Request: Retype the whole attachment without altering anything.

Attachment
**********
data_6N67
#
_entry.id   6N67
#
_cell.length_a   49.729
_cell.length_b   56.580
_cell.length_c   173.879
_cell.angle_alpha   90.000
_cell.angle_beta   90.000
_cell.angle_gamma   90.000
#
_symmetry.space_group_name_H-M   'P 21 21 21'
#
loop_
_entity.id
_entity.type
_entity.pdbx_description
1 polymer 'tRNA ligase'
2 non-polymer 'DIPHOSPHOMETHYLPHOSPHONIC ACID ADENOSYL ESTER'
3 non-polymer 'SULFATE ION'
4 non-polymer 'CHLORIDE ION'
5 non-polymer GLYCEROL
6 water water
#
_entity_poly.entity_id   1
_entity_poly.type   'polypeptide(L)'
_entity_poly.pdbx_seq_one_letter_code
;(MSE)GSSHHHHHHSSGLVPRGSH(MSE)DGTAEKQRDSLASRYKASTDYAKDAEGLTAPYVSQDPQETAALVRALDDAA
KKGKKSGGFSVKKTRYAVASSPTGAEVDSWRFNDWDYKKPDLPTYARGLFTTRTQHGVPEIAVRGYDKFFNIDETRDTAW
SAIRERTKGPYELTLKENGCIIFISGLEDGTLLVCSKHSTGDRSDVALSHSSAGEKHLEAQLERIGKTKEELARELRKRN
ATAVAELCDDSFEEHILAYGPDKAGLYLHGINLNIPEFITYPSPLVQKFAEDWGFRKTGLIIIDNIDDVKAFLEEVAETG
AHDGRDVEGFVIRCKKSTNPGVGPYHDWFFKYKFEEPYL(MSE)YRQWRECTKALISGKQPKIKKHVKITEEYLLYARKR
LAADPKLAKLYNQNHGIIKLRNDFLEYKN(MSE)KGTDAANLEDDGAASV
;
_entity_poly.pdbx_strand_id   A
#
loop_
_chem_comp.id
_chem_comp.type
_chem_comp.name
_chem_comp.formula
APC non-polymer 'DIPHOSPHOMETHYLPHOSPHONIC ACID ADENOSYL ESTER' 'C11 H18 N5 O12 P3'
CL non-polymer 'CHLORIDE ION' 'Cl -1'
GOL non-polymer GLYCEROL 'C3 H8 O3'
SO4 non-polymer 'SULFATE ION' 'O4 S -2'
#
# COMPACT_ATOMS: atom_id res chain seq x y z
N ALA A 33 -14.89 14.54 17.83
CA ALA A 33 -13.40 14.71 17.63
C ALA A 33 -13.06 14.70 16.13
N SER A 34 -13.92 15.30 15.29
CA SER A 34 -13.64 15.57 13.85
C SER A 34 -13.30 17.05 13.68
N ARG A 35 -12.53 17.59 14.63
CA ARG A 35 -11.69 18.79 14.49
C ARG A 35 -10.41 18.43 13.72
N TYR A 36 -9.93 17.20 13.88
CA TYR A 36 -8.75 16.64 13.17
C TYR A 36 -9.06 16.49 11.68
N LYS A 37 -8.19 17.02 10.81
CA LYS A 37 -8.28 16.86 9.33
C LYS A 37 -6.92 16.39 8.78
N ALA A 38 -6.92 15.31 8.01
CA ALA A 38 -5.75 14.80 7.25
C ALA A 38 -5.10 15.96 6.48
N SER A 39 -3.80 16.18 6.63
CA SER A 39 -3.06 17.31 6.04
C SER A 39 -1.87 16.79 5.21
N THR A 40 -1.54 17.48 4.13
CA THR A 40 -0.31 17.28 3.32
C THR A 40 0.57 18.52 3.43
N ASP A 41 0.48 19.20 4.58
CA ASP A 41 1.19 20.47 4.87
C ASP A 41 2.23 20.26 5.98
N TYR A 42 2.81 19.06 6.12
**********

data_6N67
#
_entry.id   6N67
#
_cell.length_a   49.729
_cell.length_b   56.580
_cell.length_c   173.879
_cell.angle_alpha   90.000
_cell.angle_beta   90.000
_cell.angle_gamma   90.000
#
_symmetry.space_group_name_H-M   'P 21 21 21'
#
loop_
_entity.id
_entity.type
_entity.pdbx_description
1 polymer 'tRNA ligase'
2 non-polymer 'DIPHOSPHOMETHYLPHOSPHONIC ACID ADENOSYL ESTER'
3 non-polymer 'SULFATE ION'
4 non-polymer 'CHLORIDE ION'
5 non-polymer GLYCEROL
6 water water
#
_entity_poly.entity_id   1
_entity_poly.type   'polypeptide(L)'
_entity_poly.pdbx_seq_one_letter_code
;(MSE)GSSHHHHHHSSGLVPRGSH(MSE)DGTAEKQRDSLASRYKASTDYAKDAEGLTAPYVSQDPQETAALVRALDDAA
KKGKKSGGFSVKKTRYAVASSPTGAEVDSWRFNDWDYKKPDLPTYARGLFTTRTQHGVPEIAVRGYDKFFNIDETRDTAW
SAIRERTKGPYELTLKENGCIIFISGLEDGTLLVCSKHSTGDRSDVALSHSSAGEKHLEAQLERIGKTKEELARELRKRN
ATAVAELCDDSFEEHILAYGPDKAGLYLHGINLNIPEFITYPSPLVQKFAEDWGFRKTGLIIIDNIDDVKAFLEEVAETG
AHDGRDVEGFVIRCKKSTNPGVGPYHDWFFKYKFEEPYL(MSE)YRQWRECTKALISGKQPKIKKHVKITEEYLLYARKR
LAADPKLAKLYNQNHGIIKLRNDFLEYKN(MSE)KGTDAANLEDDGAASV
;
_entity_poly.pdbx_strand_id   A
#
loop_
_chem_comp.id
_chem_comp.type
_chem_comp.name
_chem_comp.formula
APC non-polymer 'DIPHOSPHOMETHYLPHOSPHONIC ACID ADENOSYL ESTER' 'C11 H18 N5 O12 P3'
CL non-polymer 'CHLORIDE ION' 'Cl -1'
GOL non-polymer GLYCEROL 'C3 H8 O3'
SO4 non-polymer 'SULFATE ION' 'O4 S -2'
#
# COMPACT_ATOMS: atom_id res chain seq x y z
N ALA A 33 -14.89 14.54 17.83
CA ALA A 33 -13.40 14.71 17.63
C ALA A 33 -13.06 14.70 16.13
N SER A 34 -13.92 15.30 15.29
CA SER A 34 -13.64 15.57 13.85
C SER A 34 -13.30 17.05 13.68
N ARG A 35 -12.53 17.59 14.63
CA ARG A 35 -11.69 18.79 14.49
C ARG A 35 -10.41 18.43 13.72
N TYR A 36 -9.93 17.20 13.88
CA TYR A 36 -8.75 16.64 13.17
C TYR A 36 -9.06 16.49 11.68
N LYS A 37 -8.19 17.02 10.81
CA LYS A 37 -8.28 16.86 9.33
C LYS A 37 -6.92 16.39 8.78
N ALA A 38 -6.92 15.31 8.01
CA ALA A 38 -5.75 14.80 7.25
C ALA A 38 -5.10 15.96 6.48
N SER A 39 -3.80 16.18 6.63
CA SER A 39 -3.06 17.31 6.04
C SER A 39 -1.87 16.79 5.21
N THR A 40 -1.54 17.48 4.13
CA THR A 40 -0.31 17.28 3.32
C THR A 40 0.57 18.52 3.43
N ASP A 41 0.48 19.20 4.58
CA ASP A 41 1.19 20.47 4.87
C ASP A 41 2.23 20.26 5.98
N TYR A 42 2.81 19.06 6.12